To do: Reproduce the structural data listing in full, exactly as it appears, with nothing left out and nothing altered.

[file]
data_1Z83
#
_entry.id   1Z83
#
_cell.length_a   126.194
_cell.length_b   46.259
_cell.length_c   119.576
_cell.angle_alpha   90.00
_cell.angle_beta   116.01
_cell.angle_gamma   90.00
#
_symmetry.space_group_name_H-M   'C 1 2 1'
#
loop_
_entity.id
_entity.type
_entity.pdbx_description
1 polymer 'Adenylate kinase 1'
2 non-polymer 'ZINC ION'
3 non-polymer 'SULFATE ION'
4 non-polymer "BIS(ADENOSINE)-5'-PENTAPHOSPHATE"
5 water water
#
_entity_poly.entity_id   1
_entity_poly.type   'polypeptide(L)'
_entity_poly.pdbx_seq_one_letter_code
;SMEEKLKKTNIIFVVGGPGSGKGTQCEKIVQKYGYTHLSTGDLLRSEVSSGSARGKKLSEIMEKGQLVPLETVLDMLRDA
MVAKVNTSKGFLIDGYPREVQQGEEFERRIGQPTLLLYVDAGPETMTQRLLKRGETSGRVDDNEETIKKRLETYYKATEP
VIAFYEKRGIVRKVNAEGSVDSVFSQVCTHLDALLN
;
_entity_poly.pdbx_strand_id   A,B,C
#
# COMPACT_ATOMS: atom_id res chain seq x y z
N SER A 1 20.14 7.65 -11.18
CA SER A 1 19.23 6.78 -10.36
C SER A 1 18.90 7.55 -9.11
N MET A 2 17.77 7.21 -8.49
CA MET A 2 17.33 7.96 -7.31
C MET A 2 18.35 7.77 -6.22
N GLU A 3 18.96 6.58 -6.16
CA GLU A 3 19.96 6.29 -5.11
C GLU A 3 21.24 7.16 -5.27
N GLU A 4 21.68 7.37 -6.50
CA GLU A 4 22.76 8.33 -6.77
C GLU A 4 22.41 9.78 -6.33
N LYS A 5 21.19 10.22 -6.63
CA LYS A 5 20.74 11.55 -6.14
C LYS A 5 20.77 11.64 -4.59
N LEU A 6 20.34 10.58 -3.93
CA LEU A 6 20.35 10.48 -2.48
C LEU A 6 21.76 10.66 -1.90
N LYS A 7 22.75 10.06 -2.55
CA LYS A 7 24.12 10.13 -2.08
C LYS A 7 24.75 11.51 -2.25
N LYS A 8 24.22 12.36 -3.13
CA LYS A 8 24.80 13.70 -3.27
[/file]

data_1Z83
#
_entry.id   1Z83
#
_cell.length_a   126.194
_cell.length_b   46.259
_cell.length_c   119.576
_cell.angle_alpha   90.00
_cell.angle_beta   116.01
_cell.angle_gamma   90.00
#
_symmetry.space_group_name_H-M   'C 1 2 1'
#
loop_
_entity.id
_entity.type
_entity.pdbx_description
1 polymer 'Adenylate kinase 1'
2 non-polymer 'ZINC ION'
3 non-polymer 'SULFATE ION'
4 non-polymer "BIS(ADENOSINE)-5'-PENTAPHOSPHATE"
5 water water
#
_entity_poly.entity_id   1
_entity_poly.type   'polypeptide(L)'
_entity_poly.pdbx_seq_one_letter_code
;SMEEKLKKTNIIFVVGGPGSGKGTQCEKIVQKYGYTHLSTGDLLRSEVSSGSARGKKLSEIMEKGQLVPLETVLDMLRDA
MVAKVNTSKGFLIDGYPREVQQGEEFERRIGQPTLLLYVDAGPETMTQRLLKRGETSGRVDDNEETIKKRLETYYKATEP
VIAFYEKRGIVRKVNAEGSVDSVFSQVCTHLDALLN
;
_entity_poly.pdbx_strand_id   A,B,C
#
# COMPACT_ATOMS: atom_id res chain seq x y z
N SER A 1 20.14 7.65 -11.18
CA SER A 1 19.23 6.78 -10.36
C SER A 1 18.90 7.55 -9.11
N MET A 2 17.77 7.21 -8.49
CA MET A 2 17.33 7.96 -7.31
C MET A 2 18.35 7.77 -6.22
N GLU A 3 18.96 6.58 -6.16
CA GLU A 3 19.96 6.29 -5.11
C GLU A 3 21.24 7.16 -5.27
N GLU A 4 21.68 7.37 -6.50
CA GLU A 4 22.76 8.33 -6.77
C GLU A 4 22.41 9.78 -6.33
N LYS A 5 21.19 10.22 -6.63
CA LYS A 5 20.74 11.55 -6.14
C LYS A 5 20.77 11.64 -4.59
N LEU A 6 20.34 10.58 -3.93
CA LEU A 6 20.35 10.48 -2.48
C LEU A 6 21.76 10.66 -1.90
N LYS A 7 22.75 10.06 -2.55
CA LYS A 7 24.12 10.13 -2.08
C LYS A 7 24.75 11.51 -2.25
N LYS A 8 24.22 12.36 -3.13
CA LYS A 8 24.80 13.70 -3.27